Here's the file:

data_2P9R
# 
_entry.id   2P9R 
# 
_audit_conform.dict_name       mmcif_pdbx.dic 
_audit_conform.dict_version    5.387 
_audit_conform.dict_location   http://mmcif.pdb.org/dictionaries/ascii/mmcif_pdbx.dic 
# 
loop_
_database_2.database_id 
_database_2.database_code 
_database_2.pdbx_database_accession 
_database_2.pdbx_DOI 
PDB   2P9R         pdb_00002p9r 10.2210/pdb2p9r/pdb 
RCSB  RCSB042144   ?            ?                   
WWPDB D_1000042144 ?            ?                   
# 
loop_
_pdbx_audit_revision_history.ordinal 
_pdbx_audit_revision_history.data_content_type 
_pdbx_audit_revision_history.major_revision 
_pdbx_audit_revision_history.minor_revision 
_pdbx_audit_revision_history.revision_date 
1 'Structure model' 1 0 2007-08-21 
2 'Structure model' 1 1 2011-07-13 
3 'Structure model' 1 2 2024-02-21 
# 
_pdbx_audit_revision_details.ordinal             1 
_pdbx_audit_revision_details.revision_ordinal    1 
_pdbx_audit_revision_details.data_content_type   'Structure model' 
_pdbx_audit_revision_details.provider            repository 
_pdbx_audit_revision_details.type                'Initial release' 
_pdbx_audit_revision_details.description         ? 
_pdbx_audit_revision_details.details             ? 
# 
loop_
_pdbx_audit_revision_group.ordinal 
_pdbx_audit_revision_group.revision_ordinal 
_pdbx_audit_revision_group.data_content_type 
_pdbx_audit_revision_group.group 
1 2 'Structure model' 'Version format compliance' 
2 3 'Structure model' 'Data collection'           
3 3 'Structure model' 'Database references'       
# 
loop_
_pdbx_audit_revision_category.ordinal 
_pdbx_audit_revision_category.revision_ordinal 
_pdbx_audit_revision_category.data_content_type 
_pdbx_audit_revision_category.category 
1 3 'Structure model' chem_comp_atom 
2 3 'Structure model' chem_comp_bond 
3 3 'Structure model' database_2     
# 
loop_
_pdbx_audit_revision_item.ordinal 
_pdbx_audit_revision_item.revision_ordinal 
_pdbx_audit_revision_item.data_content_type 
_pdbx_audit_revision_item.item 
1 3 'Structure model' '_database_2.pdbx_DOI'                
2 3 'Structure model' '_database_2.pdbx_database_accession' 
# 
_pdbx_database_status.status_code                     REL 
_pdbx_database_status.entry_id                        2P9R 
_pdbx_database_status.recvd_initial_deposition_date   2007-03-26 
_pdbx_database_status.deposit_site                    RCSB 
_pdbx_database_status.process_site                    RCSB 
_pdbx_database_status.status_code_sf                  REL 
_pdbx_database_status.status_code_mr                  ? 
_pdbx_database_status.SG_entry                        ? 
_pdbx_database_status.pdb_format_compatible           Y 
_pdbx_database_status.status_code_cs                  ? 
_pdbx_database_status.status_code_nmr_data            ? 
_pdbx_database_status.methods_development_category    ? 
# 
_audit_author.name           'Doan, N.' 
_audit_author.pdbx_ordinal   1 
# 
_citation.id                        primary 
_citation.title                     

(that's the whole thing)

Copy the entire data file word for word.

data_2P9R
# 
_entry.id   2P9R 
# 
_audit_conform.dict_name       mmcif_pdbx.dic 
_audit_conform.dict_version    5.387 
_audit_conform.dict_location   http://mmcif.pdb.org/dictionaries/ascii/mmcif_pdbx.dic 
# 
loop_
_database_2.database_id 
_database_2.database_code 
_database_2.pdbx_database_accession 
_database_2.pdbx_DOI 
PDB   2P9R         pdb_00002p9r 10.2210/pdb2p9r/pdb 
RCSB  RCSB042144   ?            ?                   
WWPDB D_1000042144 ?            ?                   
# 
loop_
_pdbx_audit_revision_history.ordinal 
_pdbx_audit_revision_history.data_content_type 
_pdbx_audit_revision_history.major_revision 
_pdbx_audit_revision_history.minor_revision 
_pdbx_audit_revision_history.revision_date 
1 'Structure model' 1 0 2007-08-21 
2 'Structure model' 1 1 2011-07-13 
3 'Structure model' 1 2 2024-02-21 
# 
_pdbx_audit_revision_details.ordinal             1 
_pdbx_audit_revision_details.revision_ordinal    1 
_pdbx_audit_revision_details.data_content_type   'Structure model' 
_pdbx_audit_revision_details.provider            repository 
_pdbx_audit_revision_details.type                'Initial release' 
_pdbx_audit_revision_details.description         ? 
_pdbx_audit_revision_details.details             ? 
# 
loop_
_pdbx_audit_revision_group.ordinal 
_pdbx_audit_revision_group.revision_ordinal 
_pdbx_audit_revision_group.data_content_type 
_pdbx_audit_revision_group.group 
1 2 'Structure model' 'Version format compliance' 
2 3 'Structure model' 'Data collection'           
3 3 'Structure model' 'Database references'       
# 
loop_
_pdbx_audit_revision_category.ordinal 
_pdbx_audit_revision_category.revision_ordinal 
_pdbx_audit_revision_category.data_content_type 
_pdbx_audit_revision_category.category 
1 3 'Structure model' chem_comp_atom 
2 3 'Structure model' chem_comp_bond 
3 3 'Structure model' database_2     
# 
loop_
_pdbx_audit_revision_item.ordinal 
_pdbx_audit_revision_item.revision_ordinal 
_pdbx_audit_revision_item.data_content_type 
_pdbx_audit_revision_item.item 
1 3 'Structure model' '_database_2.pdbx_DOI'                
2 3 'Structure model' '_database_2.pdbx_database_accession' 
# 
_pdbx_database_status.status_code                     REL 
_pdbx_database_status.entry_id                        2P9R 
_pdbx_database_status.recvd_initial_deposition_date   2007-03-26 
_pdbx_database_status.deposit_site                    RCSB 
_pdbx_database_status.process_site                    RCSB 
_pdbx_database_status.status_code_sf                  REL 
_pdbx_database_status.status_code_mr                  ? 
_pdbx_database_status.SG_entry                        ? 
_pdbx_database_status.pdb_format_compatible           Y 
_pdbx_database_status.status_code_cs                  ? 
_pdbx_database_status.status_code_nmr_data            ? 
_pdbx_database_status.methods_development_category    ? 
# 
_audit_author.name           'Doan, N.' 
_audit_author.pdbx_ordinal   1 
# 
_citation.id                        primary 
_citation.title                     